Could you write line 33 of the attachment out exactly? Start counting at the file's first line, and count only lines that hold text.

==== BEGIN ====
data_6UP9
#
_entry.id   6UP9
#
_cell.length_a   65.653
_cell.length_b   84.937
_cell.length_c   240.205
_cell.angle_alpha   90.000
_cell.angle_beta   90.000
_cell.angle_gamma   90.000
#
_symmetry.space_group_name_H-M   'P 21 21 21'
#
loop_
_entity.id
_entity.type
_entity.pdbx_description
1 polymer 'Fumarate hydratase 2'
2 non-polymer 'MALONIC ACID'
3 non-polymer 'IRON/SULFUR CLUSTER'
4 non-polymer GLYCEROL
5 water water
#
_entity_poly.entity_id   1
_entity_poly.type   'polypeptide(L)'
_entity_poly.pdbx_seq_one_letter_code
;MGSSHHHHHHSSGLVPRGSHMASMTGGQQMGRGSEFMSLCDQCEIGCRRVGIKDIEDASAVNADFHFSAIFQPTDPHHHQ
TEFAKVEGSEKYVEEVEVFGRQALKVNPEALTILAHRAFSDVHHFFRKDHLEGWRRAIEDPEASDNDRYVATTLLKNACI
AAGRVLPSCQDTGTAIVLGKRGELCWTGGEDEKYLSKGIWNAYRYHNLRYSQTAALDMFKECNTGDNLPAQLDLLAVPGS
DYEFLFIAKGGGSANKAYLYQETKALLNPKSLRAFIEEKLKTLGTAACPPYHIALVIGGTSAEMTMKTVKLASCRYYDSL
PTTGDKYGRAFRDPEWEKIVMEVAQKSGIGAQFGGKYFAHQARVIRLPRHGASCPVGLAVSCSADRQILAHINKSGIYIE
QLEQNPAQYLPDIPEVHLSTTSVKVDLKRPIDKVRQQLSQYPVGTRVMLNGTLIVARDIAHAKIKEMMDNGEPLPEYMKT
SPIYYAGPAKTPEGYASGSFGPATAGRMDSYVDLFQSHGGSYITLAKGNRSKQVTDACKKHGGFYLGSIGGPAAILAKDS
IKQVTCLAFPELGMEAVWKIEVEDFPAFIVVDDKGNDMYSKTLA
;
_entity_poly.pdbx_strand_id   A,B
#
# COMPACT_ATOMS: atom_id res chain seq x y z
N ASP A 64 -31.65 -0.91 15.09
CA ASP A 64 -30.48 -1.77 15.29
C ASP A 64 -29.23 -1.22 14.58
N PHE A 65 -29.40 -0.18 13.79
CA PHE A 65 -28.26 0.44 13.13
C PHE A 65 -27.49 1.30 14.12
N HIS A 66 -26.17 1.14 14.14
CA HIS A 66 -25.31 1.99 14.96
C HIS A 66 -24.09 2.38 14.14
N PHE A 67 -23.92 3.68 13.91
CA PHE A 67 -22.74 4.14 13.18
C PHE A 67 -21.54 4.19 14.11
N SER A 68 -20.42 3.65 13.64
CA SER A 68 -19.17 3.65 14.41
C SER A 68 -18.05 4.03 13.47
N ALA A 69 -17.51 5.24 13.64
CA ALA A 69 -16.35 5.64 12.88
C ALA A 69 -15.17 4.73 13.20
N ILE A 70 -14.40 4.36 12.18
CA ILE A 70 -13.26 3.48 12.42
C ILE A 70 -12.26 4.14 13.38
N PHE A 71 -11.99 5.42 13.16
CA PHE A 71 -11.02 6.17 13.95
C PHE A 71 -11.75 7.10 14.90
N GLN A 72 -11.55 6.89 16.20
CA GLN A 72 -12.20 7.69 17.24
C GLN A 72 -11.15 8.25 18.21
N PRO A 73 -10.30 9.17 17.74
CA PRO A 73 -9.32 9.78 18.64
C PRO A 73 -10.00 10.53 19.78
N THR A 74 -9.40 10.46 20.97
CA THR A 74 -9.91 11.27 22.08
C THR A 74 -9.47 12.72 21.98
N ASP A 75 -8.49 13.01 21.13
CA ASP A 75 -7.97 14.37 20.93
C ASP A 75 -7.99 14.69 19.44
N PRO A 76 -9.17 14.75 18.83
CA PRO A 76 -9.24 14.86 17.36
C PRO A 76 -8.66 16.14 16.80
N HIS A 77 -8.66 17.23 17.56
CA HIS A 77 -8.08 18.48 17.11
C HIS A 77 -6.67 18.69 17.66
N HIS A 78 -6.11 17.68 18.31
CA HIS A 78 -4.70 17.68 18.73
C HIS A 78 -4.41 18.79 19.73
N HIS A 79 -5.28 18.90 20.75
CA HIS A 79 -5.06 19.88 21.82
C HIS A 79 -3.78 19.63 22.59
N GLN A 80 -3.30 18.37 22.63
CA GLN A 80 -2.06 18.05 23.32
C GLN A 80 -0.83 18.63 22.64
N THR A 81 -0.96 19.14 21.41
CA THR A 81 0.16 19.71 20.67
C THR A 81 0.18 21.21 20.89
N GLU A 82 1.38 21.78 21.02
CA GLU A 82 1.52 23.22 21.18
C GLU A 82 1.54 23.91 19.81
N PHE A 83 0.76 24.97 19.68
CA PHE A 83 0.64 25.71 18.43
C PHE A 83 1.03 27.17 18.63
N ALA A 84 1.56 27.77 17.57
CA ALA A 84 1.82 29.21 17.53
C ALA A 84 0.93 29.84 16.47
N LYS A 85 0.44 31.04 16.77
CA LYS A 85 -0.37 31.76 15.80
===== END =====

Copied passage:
SPIYYAGPAKTPEGYASGSFGPATAGRMDSYVDLFQSHGGSYITLAKGNRSKQVTDACKKHGGFYLGSIGGPAAILAKDS